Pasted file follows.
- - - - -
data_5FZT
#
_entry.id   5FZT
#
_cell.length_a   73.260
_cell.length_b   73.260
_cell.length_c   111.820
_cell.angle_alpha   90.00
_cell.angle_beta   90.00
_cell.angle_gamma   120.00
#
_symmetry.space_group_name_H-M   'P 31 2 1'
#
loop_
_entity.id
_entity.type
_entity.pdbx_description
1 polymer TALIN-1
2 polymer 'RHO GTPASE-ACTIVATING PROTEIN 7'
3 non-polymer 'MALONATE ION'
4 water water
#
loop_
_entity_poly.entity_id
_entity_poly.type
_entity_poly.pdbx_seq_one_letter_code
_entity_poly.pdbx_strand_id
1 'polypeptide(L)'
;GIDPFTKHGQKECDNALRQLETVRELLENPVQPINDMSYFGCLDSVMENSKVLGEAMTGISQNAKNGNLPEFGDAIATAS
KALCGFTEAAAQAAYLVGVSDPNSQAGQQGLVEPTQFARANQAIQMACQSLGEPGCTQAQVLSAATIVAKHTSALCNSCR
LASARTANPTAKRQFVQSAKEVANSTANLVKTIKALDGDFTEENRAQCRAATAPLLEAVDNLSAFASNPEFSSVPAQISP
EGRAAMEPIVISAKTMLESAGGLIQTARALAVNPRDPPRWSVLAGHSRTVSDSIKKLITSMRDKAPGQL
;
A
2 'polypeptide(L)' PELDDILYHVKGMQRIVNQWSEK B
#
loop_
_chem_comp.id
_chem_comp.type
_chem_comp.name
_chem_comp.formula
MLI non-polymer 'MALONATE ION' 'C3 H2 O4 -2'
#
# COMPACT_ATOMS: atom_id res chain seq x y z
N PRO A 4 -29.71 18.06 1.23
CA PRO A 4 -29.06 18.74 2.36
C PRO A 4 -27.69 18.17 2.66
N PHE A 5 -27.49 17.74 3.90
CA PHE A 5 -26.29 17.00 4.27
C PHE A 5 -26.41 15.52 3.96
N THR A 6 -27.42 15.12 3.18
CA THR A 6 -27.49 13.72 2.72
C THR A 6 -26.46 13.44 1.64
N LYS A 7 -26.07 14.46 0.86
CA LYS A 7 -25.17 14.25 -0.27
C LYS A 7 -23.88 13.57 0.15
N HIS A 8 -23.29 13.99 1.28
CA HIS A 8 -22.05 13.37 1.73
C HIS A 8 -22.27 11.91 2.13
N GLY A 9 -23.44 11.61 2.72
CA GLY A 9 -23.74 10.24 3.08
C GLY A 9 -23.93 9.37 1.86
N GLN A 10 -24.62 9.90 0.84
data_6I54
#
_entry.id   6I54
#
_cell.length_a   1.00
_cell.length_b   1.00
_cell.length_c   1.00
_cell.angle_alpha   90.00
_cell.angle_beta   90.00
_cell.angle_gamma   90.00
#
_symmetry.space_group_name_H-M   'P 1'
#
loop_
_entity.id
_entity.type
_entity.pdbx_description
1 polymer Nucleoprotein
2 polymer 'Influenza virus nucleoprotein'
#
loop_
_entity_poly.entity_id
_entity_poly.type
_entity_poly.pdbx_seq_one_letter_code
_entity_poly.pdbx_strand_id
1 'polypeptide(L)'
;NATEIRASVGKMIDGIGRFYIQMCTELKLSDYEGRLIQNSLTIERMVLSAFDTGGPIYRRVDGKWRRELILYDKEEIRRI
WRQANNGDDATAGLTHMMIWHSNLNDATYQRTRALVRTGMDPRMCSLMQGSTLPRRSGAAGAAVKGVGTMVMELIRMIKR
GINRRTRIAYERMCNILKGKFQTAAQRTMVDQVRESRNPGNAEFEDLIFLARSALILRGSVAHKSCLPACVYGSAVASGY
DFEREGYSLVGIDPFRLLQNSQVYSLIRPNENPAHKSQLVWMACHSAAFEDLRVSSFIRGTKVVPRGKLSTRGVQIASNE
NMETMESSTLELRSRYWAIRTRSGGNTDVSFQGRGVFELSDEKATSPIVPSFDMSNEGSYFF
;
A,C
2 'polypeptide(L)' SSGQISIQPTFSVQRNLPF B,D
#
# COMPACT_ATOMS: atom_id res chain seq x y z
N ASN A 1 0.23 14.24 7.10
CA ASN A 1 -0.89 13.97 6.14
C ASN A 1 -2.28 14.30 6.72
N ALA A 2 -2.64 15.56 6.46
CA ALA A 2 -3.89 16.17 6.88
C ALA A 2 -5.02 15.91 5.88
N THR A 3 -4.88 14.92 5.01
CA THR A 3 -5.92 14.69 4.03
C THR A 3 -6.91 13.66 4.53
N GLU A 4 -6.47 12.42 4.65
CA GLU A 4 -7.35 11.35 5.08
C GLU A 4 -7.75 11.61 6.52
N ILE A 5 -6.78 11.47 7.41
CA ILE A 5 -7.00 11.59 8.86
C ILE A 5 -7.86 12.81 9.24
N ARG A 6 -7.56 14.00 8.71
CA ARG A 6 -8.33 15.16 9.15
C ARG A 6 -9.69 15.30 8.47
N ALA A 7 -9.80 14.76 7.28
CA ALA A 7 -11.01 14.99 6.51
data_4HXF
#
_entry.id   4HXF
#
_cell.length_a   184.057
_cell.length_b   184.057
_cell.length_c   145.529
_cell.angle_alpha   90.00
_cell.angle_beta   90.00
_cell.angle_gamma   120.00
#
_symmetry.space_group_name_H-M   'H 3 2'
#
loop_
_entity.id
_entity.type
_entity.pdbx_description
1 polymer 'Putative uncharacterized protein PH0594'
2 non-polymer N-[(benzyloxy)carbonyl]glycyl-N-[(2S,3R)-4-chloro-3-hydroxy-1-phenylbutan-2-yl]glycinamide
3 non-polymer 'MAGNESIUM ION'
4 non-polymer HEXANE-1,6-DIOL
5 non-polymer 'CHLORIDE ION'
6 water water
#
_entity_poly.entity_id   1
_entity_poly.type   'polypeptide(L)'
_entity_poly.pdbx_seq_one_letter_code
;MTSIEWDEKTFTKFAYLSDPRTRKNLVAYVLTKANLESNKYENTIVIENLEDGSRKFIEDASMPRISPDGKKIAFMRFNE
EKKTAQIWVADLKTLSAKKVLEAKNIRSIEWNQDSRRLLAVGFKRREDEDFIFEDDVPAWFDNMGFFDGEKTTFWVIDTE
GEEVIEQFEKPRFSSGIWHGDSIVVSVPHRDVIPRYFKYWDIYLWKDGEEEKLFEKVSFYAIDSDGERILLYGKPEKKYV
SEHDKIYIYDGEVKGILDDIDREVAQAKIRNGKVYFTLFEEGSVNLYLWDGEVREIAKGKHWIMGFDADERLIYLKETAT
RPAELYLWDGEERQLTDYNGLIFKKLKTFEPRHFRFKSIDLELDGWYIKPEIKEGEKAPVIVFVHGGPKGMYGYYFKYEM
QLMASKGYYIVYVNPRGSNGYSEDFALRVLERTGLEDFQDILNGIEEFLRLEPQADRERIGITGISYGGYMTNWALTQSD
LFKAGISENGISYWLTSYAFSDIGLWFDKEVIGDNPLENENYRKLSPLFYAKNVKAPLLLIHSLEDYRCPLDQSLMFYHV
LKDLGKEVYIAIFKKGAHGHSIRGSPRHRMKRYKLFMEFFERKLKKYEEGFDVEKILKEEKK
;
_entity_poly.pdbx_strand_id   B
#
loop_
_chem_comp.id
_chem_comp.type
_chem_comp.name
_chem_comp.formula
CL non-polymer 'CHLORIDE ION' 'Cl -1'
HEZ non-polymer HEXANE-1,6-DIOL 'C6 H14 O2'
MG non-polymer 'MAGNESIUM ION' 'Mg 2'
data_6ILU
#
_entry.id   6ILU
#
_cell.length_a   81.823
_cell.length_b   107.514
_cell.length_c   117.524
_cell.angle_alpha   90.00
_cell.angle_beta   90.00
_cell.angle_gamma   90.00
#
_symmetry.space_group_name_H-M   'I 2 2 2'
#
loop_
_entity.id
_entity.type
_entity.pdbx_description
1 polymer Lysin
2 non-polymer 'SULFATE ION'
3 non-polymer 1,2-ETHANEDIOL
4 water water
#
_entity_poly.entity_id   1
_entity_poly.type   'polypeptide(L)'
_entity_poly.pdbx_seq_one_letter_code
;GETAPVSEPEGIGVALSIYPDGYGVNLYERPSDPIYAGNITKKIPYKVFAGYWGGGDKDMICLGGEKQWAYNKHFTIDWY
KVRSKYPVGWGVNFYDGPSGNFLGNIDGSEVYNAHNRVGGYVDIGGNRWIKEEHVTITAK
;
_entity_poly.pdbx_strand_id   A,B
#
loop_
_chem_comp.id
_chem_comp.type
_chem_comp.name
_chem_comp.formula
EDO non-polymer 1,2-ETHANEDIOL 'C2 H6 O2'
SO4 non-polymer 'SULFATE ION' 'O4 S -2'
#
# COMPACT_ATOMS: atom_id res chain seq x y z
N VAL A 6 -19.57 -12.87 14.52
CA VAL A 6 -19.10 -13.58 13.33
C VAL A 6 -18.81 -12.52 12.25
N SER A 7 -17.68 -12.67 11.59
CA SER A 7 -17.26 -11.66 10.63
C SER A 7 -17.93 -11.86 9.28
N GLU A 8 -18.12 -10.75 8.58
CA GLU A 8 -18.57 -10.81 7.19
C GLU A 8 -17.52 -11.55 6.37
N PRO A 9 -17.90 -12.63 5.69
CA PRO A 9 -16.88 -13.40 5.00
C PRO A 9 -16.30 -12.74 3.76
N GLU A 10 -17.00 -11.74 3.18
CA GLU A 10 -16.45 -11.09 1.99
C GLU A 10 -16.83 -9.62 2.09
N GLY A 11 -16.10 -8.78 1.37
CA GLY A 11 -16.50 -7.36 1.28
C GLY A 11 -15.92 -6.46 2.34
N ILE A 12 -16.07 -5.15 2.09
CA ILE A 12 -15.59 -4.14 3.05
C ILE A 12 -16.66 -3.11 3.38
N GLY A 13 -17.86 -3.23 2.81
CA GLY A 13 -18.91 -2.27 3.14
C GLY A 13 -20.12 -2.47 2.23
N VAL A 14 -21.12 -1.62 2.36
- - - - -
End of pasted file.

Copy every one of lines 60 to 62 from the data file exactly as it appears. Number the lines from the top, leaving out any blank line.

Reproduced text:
N GLY A 9 -23.44 11.61 2.72
CA GLY A 9 -23.74 10.24 3.08
C GLY A 9 -23.93 9.37 1.86